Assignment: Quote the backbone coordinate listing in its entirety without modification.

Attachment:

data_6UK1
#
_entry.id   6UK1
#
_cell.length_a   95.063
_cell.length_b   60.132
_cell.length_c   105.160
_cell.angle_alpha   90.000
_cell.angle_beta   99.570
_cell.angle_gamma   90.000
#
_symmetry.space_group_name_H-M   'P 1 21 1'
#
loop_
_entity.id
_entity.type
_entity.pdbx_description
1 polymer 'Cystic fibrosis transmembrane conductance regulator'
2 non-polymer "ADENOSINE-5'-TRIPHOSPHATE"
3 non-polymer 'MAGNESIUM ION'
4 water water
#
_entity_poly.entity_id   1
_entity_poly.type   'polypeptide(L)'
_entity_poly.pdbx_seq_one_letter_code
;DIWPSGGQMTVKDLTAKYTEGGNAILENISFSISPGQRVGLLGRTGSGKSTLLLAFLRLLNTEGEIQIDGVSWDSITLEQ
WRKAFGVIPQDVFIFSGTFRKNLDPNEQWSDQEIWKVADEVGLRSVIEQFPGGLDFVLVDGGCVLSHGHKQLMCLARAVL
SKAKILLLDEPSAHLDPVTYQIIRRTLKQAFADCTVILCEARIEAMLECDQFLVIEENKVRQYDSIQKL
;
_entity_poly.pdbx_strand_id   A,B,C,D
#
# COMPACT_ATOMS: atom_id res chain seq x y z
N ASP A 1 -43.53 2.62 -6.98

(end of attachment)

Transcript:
data_6UK1
#
_entry.id   6UK1
#
_cell.length_a   95.063
_cell.length_b   60.132
_cell.length_c   105.160
_cell.angle_alpha   90.000
_cell.angle_beta   99.570
_cell.angle_gamma   90.000
#
_symmetry.space_group_name_H-M   'P 1 21 1'
#
loop_
_entity.id
_entity.type
_entity.pdbx_description
1 polymer 'Cystic fibrosis transmembrane conductance regulator'
2 non-polymer "ADENOSINE-5'-TRIPHOSPHATE"
3 non-polymer 'MAGNESIUM ION'
4 water water
#
_entity_poly.entity_id   1
_entity_poly.type   'polypeptide(L)'
_entity_poly.pdbx_seq_one_letter_code
;DIWPSGGQMTVKDLTAKYTEGGNAILENISFSISPGQRVGLLGRTGSGKSTLLLAFLRLLNTEGEIQIDGVSWDSITLEQ
WRKAFGVIPQDVFIFSGTFRKNLDPNEQWSDQEIWKVADEVGLRSVIEQFPGGLDFVLVDGGCVLSHGHKQLMCLARAVL
SKAKILLLDEPSAHLDPVTYQIIRRTLKQAFADCTVILCEARIEAMLECDQFLVIEENKVRQYDSIQKL
;
_entity_poly.pdbx_strand_id   A,B,C,D
#
# COMPACT_ATOMS: atom_id res chain seq x y z
N ASP A 1 -43.53 2.62 -6.98